Because the default configuration of Twisted Mail is to be an integrated POP3/SMTP servers, it is ideally suited for the so-called POP toaster configuration, where there are a multitude of virtual users and domains, all using the same IP address and computer to send and receive mails. It is fairly easy to configure Twisted as a POP toaster. There are a number of deployment choices: one can append a telnet server to the tap for remote configuration, or simple scripts can add and remove users from the user database. The user database is saved as a directory, where file names are keys and file contents are values, so concurrency is not usually a problem.

% mktap mail -d$HOME/Maildir/ -u postmaster=secret -b \
             -p 110 -s 25
% twistd -f mail.tap

Bringing up a simple mail-server

Twisted's native mail storage format is Maildir, a format that requires no locking and is safe and atomic. Twisted supports a number of standardized extensions to Maildir, commonly known as Maildir++. Most importantly, it supports deletion as simply moving to a subfolder named Trash, so mail is recoverable if accessed through a protocol which allows multiple folders, like IMAP. However, Twisted itself currently does not support any such protocol yet.

Introducing Perspective Broker

All the World's a Game

Twisted was originally designed to support multi-player games; a simulated "real world" environment. Experience with game systems of that type is enlightening as to the nature of computing on the whole. Almost all services on a computer are modeled after some simulated real-world activity. For example, e-"mail", or "document publishing" on the web. Even "object-oriented" programming is based around the notion that data structures in a computer simulate some analogous real-world objects.

All such networked simulations have a few things in common. They each represent a service provided by software, and there is usually some object where "global" state is kept. Such a service must provide an authentication mechanism. Often, there is a representation of the authenticated user within the context of the simulation, and there are also objects aside from the user and the simulation itself that can be accessed.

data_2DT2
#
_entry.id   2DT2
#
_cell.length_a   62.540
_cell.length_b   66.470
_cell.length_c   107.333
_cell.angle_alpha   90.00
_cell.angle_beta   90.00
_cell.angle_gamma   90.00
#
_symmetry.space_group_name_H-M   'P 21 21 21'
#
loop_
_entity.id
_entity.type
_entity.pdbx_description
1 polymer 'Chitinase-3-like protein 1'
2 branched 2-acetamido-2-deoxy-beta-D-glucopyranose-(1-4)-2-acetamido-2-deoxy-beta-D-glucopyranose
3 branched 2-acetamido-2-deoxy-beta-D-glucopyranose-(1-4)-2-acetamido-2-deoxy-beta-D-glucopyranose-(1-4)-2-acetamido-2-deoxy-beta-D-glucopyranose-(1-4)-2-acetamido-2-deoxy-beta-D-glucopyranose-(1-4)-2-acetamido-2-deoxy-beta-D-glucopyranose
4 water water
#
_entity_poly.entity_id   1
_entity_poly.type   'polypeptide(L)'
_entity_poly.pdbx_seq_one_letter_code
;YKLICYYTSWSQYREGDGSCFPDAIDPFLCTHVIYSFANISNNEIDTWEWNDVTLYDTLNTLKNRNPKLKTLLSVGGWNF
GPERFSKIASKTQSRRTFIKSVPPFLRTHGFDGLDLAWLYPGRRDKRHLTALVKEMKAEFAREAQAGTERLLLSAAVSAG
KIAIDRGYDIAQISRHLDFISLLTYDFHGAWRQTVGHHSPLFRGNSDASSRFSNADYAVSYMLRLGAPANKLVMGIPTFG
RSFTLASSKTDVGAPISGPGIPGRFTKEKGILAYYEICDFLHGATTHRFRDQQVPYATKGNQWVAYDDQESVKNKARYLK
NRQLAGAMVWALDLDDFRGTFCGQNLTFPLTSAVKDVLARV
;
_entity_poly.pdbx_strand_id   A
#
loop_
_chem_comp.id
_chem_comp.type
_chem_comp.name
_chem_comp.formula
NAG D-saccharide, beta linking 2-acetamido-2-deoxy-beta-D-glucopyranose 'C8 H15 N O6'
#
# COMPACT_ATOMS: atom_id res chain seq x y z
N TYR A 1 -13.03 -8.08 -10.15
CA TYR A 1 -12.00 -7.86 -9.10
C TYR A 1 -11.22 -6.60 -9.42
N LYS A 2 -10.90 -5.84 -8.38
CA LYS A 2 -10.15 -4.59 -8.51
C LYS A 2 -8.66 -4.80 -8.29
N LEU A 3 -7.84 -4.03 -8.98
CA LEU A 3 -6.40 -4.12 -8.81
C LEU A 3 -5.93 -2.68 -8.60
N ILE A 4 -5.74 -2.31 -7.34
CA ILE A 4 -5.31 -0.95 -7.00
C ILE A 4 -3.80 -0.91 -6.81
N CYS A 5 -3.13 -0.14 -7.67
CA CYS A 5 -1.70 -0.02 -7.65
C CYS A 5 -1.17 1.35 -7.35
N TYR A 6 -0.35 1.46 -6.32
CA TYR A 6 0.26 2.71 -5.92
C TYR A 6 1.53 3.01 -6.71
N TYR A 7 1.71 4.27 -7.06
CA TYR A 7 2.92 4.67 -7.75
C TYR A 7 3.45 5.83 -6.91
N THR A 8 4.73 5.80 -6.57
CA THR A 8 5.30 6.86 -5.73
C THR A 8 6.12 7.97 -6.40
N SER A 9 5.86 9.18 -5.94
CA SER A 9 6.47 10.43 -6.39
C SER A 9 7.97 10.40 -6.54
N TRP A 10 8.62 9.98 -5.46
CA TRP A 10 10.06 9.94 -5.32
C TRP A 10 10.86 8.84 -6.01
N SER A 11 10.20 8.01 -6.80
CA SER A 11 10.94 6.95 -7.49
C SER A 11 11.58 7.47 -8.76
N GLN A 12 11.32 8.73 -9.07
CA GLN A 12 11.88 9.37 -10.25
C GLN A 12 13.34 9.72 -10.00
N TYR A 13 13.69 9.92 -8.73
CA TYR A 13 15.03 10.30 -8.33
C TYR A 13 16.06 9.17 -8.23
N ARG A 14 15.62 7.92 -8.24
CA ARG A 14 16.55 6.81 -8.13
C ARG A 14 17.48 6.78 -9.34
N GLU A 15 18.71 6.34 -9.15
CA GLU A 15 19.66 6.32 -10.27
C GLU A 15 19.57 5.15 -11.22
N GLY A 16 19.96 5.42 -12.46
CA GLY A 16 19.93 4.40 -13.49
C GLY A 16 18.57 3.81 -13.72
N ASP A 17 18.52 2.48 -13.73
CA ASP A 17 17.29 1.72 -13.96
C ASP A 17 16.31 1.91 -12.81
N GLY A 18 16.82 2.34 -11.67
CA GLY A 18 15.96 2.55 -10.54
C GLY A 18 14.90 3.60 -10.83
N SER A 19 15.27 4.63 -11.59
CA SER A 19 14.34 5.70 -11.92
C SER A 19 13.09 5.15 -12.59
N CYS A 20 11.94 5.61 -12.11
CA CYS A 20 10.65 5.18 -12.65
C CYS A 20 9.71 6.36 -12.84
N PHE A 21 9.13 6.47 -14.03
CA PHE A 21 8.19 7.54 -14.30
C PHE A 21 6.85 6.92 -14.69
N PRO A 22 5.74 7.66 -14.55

For most existing protocols, Twisted provides these abstractions through twisted.internet.passport. This is so named because the most important common functionality it provides is authentication. A simulation "world" as described above -- such as an e-mail system, document publishing archive, or online video game -- is represented by subclass of Service, the authentication mechanism by an Authorizer (which is a set of Identities), and the user of the simulation by a Perspective. Other objects in the simulation may be represented by arbitrary python objects, depending upon the implementation of the given protocol.

New problem domains, however, often require new protocols, and re-implementing these abstractions each time can be tedious, especially when it's not necessary. Many efforts have been made in recent years to create generic "remote object" or "remote procedure call" protocols, but in developing Twisted, these protocols were found to require too much overhead in development, be too inefficient at runtime, or both.